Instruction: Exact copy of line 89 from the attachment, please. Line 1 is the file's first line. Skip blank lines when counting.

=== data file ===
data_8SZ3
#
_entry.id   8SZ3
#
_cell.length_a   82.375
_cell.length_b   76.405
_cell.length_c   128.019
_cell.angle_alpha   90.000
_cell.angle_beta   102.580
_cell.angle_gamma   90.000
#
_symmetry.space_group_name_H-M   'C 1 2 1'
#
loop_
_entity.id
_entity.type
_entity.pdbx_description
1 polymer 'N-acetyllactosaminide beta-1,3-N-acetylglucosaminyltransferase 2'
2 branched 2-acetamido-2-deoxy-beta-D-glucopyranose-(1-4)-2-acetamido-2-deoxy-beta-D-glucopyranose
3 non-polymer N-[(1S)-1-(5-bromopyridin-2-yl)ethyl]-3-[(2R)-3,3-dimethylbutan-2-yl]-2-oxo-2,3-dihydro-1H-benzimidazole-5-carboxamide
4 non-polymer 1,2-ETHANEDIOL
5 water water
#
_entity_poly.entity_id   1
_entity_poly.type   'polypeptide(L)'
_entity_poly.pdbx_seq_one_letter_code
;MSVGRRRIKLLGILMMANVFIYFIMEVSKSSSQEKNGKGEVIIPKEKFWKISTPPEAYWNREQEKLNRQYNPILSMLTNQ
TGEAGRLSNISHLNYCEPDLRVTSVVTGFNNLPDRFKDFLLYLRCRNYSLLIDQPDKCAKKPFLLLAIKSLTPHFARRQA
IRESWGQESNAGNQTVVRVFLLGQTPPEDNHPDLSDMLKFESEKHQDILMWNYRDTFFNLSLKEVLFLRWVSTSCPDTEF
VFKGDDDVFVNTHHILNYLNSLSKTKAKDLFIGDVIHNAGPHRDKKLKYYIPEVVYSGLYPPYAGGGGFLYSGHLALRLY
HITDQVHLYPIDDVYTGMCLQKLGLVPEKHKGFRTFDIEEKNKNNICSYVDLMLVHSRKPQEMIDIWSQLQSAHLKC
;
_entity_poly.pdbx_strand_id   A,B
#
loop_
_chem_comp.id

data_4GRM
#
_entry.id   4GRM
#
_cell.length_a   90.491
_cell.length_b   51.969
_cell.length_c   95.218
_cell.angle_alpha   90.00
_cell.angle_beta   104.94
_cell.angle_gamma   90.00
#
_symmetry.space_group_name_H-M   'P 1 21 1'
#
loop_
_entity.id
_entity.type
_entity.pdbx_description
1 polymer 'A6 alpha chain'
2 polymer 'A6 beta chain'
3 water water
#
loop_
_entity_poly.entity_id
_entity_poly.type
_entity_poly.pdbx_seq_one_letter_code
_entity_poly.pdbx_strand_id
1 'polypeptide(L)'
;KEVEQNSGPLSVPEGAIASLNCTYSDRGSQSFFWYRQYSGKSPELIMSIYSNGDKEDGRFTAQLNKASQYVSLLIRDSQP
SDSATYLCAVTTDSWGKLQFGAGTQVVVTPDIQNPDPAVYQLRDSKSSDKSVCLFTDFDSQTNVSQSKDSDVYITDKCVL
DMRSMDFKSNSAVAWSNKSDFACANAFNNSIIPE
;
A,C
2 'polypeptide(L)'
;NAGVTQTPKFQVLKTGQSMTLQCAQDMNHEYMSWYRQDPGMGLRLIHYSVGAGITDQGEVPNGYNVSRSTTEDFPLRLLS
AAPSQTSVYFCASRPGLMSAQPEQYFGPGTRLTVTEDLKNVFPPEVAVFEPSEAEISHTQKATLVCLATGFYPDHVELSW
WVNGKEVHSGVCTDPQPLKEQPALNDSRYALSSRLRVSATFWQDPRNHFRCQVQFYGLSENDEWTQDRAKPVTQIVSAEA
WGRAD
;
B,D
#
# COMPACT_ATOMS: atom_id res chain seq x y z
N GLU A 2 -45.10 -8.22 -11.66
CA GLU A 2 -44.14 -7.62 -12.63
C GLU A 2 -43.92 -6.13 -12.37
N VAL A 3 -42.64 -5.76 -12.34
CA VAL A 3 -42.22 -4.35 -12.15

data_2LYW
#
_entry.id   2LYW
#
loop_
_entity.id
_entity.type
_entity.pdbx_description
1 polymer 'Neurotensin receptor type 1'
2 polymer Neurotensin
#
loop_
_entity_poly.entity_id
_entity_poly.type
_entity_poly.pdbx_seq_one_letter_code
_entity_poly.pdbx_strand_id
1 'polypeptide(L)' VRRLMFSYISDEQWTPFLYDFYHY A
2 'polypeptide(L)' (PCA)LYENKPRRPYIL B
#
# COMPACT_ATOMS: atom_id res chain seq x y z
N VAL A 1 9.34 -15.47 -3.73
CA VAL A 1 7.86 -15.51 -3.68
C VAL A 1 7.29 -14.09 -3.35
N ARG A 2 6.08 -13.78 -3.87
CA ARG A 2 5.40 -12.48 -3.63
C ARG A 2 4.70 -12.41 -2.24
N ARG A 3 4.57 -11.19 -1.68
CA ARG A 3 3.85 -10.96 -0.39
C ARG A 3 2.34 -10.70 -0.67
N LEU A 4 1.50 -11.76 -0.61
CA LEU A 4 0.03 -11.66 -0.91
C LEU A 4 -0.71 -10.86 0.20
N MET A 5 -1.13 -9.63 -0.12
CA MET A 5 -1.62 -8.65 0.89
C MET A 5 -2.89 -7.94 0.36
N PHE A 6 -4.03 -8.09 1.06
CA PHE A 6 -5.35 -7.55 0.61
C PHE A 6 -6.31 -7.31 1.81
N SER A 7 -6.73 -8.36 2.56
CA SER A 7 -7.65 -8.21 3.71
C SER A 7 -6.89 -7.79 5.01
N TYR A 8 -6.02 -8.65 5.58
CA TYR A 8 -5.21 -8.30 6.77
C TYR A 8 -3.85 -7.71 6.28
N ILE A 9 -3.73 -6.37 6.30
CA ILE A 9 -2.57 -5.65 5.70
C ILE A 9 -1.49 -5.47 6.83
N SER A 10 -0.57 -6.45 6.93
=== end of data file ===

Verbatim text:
_entity.type